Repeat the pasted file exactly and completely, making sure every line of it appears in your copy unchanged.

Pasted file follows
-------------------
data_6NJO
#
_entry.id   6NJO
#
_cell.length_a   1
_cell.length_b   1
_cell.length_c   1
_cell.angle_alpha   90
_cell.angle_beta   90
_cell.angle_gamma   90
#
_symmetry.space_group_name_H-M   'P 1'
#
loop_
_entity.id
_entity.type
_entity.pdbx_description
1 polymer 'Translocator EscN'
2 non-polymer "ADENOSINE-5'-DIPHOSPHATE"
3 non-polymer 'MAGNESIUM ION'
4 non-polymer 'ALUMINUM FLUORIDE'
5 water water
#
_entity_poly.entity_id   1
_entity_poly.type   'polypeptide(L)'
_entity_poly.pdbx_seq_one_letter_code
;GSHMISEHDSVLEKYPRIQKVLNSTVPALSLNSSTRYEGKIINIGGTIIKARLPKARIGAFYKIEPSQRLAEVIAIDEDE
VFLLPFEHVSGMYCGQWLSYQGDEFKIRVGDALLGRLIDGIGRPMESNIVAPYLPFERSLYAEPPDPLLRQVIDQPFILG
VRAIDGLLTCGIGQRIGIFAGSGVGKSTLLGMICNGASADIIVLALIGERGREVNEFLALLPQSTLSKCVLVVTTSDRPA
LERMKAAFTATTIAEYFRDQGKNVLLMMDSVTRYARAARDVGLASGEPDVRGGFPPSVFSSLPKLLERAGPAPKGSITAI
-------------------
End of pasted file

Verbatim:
data_6NJO
#
_entry.id   6NJO
#
_cell.length_a   1
_cell.length_b   1
_cell.length_c   1
_cell.angle_alpha   90
_cell.angle_beta   90
_cell.angle_gamma   90
#
_symmetry.space_group_name_H-M   'P 1'
#
loop_
_entity.id
_entity.type
_entity.pdbx_description
1 polymer 'Translocator EscN'
2 non-polymer "ADENOSINE-5'-DIPHOSPHATE"
3 non-polymer 'MAGNESIUM ION'
4 non-polymer 'ALUMINUM FLUORIDE'
5 water water
#
_entity_poly.entity_id   1
_entity_poly.type   'polypeptide(L)'
_entity_poly.pdbx_seq_one_letter_code
;GSHMISEHDSVLEKYPRIQKVLNSTVPALSLNSSTRYEGKIINIGGTIIKARLPKARIGAFYKIEPSQRLAEVIAIDEDE
VFLLPFEHVSGMYCGQWLSYQGDEFKIRVGDALLGRLIDGIGRPMESNIVAPYLPFERSLYAEPPDPLLRQVIDQPFILG
VRAIDGLLTCGIGQRIGIFAGSGVGKSTLLGMICNGASADIIVLALIGERGREVNEFLALLPQSTLSKCVLVVTTSDRPA
LERMKAAFTATTIAEYFRDQGKNVLLMMDSVTRYARAARDVGLASGEPDVRGGFPPSVFSSLPKLLERAGPAPKGSITAI